The Agenda

On Trita Parsi and ‘Iran’s AIPAC’

Daniel Larison, one of the most astute observers of the American political scene, has returned from a too-long hiatus. Citing a post by Andrew Sullivan, he attacks Jeffrey Goldberg for characterizing Trita Parsi, an expert on Iranian affairs who champions an engagement policy while condemning the Iranian regime’s human rights abuses, as an objective ally of the regime.

The attack to which he is responding is fundamentally dishonest. Parsi has argued against additional sanctions on Iran on the reasonable grounds that additional sanctions would not force Tehran to make any concessions, would not undermine the regime and would not advance the cause of reformers. I don’t believe Parsi has argued for an end to all sanctions currently imposed on Iran, but even if he were to make that argument he would have legitimate reasons for thinking that sanctions have helped to weaken Iranian opposition forces and consolidate the regime’s hold on the country. If Goldberg had any interest in being fair to Parsi, he would have to acknowledge that Parsi has also argued for a pause in pursuing any engagement with Tehran in the wake of the June crackdown. That means that Parsi has changed his position on engaging Tehran to take a somewhat harder line than he once held. Whether or not this is the right move, this put him among those opposed to engaging the Iranian government under its current leadership at the present time. As far as I know, this remains Parsi’s position today. Obviously, he is nothing like “the AIPAC of Iran,” and referring to him as a lobbyist for Tehran is false and reprehensible.

Reprehensible strikes me as a wildly inappropriate characterization. In fairness to Goldberg, who has thought deeply and carefully about these issues, serving as “the AIPAC of Iran” is more complex than AIPAC critics think. I’m sorry to see that Goldberg retreated from this characterization.

Obviously, as I told Mother Jones, I wasn’t meaning to imply that Trita Parsi is a paid agent of the Iranian regime, or somesuch. I was implying that he has made himself the AIPAC of Iran in Washington. My bad. On the larger question of whether Trita Parsi functions as a lobbyist for the Iranian regime, based on what I know, I’d have to say yes: He has argued consistently against any sanctions against Iran, and an end to sanctions is obviously what the Iranian regime wants. So he is working on behalf of a stated interest of the Iranian government. Yes, he also criticizes Iran’s human rights abuses, but it’s been suggested recently that it is possible to lobby for a country while criticizing it at the same time.

Goldberg’s last link is to J Street, an avowedly pro-Israel group that has been strongly critical of settlement-building in the West Bank and Israel’s controversial efforts to contain the violence in Gaza. But he could just as easily have cited AIPAC itself, which aggressively lobbied the Israeli government in the 1980s to change its policies towards apartheid-era South Africa. At the time, the Israeli defense establishment maintained ties with the South Africans, a relationship criticized by elements within the Israeli foreign ministry as well as pro-Israel activists in Jewish communities throughout the West. This questioning of Israeli policy didn’t mean that AIPAC ceased to be a pro-Israel lobby.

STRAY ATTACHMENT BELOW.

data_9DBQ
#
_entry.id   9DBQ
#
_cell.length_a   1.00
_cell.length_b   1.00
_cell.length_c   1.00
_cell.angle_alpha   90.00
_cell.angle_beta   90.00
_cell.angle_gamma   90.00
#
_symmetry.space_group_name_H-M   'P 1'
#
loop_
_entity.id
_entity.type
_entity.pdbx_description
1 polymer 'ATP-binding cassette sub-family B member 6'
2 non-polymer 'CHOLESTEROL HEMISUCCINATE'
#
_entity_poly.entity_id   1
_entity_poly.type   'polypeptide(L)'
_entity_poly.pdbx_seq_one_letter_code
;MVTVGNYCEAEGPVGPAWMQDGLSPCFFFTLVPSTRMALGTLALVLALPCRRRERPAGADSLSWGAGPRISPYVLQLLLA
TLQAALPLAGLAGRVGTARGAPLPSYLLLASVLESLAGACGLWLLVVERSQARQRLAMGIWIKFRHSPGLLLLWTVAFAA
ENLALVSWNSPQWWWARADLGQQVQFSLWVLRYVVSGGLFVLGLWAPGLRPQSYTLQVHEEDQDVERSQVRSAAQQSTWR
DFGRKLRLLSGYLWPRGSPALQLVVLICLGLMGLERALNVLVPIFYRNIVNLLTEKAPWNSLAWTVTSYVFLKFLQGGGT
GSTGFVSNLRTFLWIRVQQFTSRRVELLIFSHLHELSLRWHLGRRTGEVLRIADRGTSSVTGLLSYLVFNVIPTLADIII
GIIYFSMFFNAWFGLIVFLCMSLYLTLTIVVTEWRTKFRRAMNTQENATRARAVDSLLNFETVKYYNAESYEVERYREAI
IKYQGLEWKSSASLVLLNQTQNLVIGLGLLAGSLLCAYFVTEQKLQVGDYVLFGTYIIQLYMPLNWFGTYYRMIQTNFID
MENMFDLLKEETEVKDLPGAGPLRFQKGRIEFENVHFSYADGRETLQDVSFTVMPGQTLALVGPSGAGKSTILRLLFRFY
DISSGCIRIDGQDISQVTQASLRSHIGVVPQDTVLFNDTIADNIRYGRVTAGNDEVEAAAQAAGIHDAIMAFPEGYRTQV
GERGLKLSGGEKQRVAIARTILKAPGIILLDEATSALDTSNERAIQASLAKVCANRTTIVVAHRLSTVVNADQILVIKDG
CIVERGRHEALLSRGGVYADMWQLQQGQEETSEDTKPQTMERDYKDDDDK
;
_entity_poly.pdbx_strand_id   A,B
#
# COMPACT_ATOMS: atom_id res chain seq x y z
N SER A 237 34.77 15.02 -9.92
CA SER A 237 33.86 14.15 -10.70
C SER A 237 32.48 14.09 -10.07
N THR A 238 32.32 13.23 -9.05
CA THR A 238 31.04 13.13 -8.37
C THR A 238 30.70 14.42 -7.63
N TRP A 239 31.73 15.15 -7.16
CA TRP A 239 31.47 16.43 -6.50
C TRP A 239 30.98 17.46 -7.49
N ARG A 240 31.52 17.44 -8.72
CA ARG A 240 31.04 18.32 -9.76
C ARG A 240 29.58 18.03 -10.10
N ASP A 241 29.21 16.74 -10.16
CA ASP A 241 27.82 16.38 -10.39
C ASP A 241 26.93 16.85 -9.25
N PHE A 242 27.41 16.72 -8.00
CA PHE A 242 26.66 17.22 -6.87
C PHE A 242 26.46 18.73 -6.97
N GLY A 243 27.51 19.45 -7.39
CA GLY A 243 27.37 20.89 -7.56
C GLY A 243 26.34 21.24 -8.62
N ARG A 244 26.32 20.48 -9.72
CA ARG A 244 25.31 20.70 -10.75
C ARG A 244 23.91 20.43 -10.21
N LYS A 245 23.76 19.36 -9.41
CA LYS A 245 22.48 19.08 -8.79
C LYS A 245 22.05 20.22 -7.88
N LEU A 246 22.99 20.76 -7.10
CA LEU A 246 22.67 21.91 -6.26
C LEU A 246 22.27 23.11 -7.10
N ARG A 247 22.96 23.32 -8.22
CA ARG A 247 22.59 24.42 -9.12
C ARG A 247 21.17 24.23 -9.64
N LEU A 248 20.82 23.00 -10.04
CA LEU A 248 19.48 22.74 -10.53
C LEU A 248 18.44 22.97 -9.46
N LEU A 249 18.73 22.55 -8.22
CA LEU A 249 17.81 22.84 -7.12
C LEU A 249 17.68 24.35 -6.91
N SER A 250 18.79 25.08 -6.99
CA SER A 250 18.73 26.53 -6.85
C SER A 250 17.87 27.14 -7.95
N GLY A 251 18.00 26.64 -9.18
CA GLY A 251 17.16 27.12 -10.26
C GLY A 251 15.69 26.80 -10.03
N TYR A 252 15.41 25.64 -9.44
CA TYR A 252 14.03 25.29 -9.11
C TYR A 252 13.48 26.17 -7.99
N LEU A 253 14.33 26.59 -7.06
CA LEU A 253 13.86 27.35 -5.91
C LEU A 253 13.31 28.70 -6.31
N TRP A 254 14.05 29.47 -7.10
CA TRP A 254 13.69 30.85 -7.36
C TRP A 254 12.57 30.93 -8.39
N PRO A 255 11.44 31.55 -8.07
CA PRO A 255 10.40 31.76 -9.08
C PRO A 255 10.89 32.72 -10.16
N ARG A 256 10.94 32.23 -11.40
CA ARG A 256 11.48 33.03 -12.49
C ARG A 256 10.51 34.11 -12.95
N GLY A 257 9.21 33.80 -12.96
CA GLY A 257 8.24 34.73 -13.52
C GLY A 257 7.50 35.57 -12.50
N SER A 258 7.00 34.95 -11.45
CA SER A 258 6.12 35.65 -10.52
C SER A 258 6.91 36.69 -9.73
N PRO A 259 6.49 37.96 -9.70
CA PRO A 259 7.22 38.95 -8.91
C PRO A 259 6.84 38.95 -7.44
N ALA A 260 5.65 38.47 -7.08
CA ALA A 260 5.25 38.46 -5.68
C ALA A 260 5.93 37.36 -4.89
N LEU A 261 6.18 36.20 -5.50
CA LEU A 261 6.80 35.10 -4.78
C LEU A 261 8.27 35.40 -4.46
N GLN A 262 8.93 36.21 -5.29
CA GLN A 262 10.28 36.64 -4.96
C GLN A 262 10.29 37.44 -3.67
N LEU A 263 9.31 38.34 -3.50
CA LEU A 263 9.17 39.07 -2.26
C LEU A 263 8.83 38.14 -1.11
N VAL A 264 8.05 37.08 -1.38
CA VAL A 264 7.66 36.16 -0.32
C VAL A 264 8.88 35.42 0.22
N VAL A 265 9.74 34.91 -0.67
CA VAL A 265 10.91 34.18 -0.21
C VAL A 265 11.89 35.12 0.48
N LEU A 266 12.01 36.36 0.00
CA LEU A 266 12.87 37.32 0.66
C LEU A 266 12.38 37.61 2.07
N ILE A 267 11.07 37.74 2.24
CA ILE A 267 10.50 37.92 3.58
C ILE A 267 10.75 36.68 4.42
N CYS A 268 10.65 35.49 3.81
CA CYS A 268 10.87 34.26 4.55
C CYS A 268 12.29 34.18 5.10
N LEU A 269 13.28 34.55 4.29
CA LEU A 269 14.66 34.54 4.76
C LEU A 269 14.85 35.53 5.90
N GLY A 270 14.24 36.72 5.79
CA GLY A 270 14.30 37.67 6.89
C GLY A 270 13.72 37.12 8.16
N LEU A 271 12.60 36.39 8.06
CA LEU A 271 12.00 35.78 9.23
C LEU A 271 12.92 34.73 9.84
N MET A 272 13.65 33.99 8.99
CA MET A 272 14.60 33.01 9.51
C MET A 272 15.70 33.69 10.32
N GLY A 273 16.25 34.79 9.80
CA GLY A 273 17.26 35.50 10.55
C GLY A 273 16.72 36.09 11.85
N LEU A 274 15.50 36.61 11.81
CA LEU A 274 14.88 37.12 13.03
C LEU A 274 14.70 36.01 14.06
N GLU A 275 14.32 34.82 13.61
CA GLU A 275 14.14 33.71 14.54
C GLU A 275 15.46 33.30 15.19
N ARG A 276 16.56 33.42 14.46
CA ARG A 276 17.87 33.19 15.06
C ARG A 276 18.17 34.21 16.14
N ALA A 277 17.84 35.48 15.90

And while Parsi is undoubtedly a believer in democratic liberalism who wants to see Iran radically reform its institutions, he objectively serves Iranian interests insofar as he discourages Western efforts to exert pressure on the regime. This doesn’t make Parsi a bad person. Plenty of Iranian dissidents believe that a democratic Iran should have a nuclear deterrent. Plenty want a denuclearized Iran, yet believe that Western pressure amounts to a kind of imperialism that should be actively resisted. This isn’t that complicated.

Iran doesn’t have an actual AIPAC. Instead, there is a loose network of policy scholars, activists, think tanks, civil servants, etc., who strongly oppose a forward-leaning U.S. policy in the Persian Gulf for a wide, sometimes overlapping variety of reasons. Some of these people have a real financial interest in a better relationship between Washington and Qom, but most don’t. On some issues, members of this loose network get important things right. A lot of realists have raised important questions about the efficacy of sanctions, and they are right to do so. But it’s also true that these voices help today’s Iran. The Iranians among them have added credibility. 

Reihan Salam — Reihan Salam is executive editor of National Review and a National Review Institute policy fellow.

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